During my campaign for governor more than 32 years ago, I made a pledge to restore integrity and efficiency to the Pennsylvania Department of Transportation (PennDOT).
At the time, 40 percent of our roads and 25 percent of our bridges were in substandard condition. It was widely acknowledged that PennDOT served as a patronage dump; I went so far as to label it the “home of the three Ps – payoffs, patronage and potholes.” It was clear that fixing PennDOT was a necessity.
The residents of the commonwealth agreed, having faith in my pledge, and elected me governor. Shortly after beginning my first term, I began a thorough reconstruction of PennDOT.
Working with state Secretary of Transportation (and future Federal Highway Administration head) Tom Larson, I ignored all threats of political retribution and scrubbed PennDOT clean of graft and corruption. The difficult task of fixing PennDOT was a resounding success. In 1981 PennDOT was recognized as “one of the best managed – and financed – public works agencies in the country” by trade magazines. Larson was recognized by one publication as its Man of the Year. That was nearly 30 years ago.
Today the Pennsylvania Turnpike Commission (PTC) has replaced PennDOT as a dumping ground for the institutionalized entitlement we helped eradicate.
The top-heavy PTC, with more than 2,000 employees, is responsible for overseeing an exponentially smaller infrastructure than PennDOT. The PTC manages 537 miles of turnpike highways; PennDOT manages nearly 40,000 highway miles along with tens of thousands more miles of local roads, railways and bridges. There is an obvious opportunity to merge the two and save a wealth in funds.
Recent convictions and investigations have made it clear that abuse of tax dollars is a Turnpike tenet. Mitchell Rubin, the previous chairman of the Turnpike Commission, was fired in connection with an apparently bogus $150,000 contract he accepted while presiding as chair. Rubin’s connections to imprisoned former Sen. Vince Fumo paid well for Michael Palermo, a convicted criminal and Fumo protégé. The PTC staffer reaped a benefit of more than $287,000 in a no-work contract between 1999 and 2004. Currently the PTC is the subject of an FBI investigation related to a $181 million project in the Valley Forge area that was reportedly originally bid for $90 million.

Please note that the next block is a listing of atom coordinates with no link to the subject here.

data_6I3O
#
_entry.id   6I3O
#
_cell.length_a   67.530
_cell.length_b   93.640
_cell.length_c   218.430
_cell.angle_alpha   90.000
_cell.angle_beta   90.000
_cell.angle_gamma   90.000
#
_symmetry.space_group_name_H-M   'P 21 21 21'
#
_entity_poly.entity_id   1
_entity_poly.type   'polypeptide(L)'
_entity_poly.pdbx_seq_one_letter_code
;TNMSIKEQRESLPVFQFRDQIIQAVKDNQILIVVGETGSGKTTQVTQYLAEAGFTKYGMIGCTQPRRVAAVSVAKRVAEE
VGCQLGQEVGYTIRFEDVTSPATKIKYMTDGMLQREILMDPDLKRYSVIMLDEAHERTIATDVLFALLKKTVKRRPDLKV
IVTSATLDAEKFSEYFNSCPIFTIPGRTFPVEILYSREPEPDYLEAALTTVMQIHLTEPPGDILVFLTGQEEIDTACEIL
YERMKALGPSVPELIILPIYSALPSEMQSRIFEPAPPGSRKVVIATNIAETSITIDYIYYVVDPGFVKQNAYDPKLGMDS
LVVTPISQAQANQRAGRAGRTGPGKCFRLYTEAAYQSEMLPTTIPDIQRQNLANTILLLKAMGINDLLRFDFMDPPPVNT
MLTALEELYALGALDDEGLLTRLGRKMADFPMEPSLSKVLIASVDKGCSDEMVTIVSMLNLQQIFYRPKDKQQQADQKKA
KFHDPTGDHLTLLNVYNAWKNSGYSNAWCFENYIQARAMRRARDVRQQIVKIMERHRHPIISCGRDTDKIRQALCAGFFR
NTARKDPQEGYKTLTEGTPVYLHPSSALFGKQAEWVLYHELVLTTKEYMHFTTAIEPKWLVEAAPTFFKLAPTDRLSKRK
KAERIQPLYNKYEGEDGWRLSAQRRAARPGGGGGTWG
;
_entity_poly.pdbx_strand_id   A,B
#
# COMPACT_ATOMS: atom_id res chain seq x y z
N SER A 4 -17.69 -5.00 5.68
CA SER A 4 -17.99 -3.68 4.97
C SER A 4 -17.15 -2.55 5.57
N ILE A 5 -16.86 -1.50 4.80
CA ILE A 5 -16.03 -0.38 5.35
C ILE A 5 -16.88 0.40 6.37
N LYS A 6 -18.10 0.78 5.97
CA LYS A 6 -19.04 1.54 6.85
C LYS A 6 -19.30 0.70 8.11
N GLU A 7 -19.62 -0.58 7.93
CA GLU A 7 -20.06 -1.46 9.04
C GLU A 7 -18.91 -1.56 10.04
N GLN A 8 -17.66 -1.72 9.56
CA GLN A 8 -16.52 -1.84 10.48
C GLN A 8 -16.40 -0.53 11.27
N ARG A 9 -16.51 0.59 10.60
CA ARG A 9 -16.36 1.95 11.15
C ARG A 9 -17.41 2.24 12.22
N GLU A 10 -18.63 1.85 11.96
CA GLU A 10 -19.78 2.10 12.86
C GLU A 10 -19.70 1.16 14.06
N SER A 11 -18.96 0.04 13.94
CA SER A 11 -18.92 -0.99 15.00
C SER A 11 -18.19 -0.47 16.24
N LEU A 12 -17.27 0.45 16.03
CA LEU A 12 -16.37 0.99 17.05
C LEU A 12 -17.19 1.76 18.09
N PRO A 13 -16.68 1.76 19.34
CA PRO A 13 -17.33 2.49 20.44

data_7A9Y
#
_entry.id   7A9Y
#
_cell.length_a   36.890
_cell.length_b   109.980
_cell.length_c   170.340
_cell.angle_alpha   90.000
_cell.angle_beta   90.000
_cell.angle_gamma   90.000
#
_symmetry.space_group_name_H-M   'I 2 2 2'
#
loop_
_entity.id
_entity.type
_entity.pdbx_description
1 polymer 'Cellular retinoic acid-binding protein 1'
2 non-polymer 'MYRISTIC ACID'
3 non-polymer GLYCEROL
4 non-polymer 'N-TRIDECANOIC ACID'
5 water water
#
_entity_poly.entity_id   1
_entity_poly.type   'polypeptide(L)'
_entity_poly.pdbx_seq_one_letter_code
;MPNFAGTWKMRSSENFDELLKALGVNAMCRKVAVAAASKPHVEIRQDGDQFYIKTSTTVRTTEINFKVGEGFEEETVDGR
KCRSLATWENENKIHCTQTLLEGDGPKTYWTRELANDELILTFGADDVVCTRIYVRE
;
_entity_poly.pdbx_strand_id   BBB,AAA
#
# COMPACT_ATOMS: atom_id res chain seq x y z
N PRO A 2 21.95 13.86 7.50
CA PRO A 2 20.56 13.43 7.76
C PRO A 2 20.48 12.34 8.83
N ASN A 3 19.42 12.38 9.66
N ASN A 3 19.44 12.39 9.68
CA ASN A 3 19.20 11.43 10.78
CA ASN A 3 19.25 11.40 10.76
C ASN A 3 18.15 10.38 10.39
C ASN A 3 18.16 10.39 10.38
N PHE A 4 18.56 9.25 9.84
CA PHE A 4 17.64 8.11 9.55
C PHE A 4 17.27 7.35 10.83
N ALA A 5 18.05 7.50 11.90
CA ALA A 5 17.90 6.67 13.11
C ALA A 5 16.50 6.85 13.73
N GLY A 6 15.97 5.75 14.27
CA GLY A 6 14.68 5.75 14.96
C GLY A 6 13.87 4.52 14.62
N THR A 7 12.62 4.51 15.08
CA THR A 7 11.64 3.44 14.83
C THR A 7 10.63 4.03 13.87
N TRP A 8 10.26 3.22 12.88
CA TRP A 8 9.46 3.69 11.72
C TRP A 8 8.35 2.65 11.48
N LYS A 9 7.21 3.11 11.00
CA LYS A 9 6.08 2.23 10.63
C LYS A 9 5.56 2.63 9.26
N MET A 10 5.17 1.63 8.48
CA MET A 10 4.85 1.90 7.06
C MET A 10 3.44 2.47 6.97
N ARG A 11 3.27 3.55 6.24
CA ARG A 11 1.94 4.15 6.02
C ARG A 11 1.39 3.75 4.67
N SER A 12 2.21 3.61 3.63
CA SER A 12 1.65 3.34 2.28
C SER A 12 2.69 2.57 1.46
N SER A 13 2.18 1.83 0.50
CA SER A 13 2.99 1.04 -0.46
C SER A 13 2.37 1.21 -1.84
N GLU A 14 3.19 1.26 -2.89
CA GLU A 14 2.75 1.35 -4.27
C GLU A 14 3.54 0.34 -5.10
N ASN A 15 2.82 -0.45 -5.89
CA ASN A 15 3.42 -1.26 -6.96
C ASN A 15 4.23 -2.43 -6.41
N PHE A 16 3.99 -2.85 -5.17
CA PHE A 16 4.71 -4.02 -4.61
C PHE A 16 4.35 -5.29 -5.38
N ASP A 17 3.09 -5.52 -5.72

Considering our recent state budget fiasco and current economic climate, a serious tightening of the belt in state spending is needed. Pennsylvanians deserve a dollar’s worth of service for every tax dollar spent – their money must be spent with thrift and strict oversight. Millions of tax dollars in savings could be realized if the state Legislature were to dissolve this bloated bureaucracy and move its functions into PennDOT.
There comes a time when merely mending a faulty appendage is not enough. Like a gangrenous limb, irreparable agencies chockablock with corruption must be severed. The Pennsylvania Turnpike Commission is one such agency.
The Turnpike Commission is a haven for those who wish to gorge themselves upon commonwealth tax dollars and load the payroll for political purposes. This type of patronage abuse has no place in Pennsylvania politics.
The Pennsylvania Turnpike Commission should be abolished.
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Dick Thornburgh served as governor of Pennsylvania from 1979 to 1987 and as U.S. Attorney General from 1988 to 1991. He is counsel to the international law firm of K&L Gates LLP.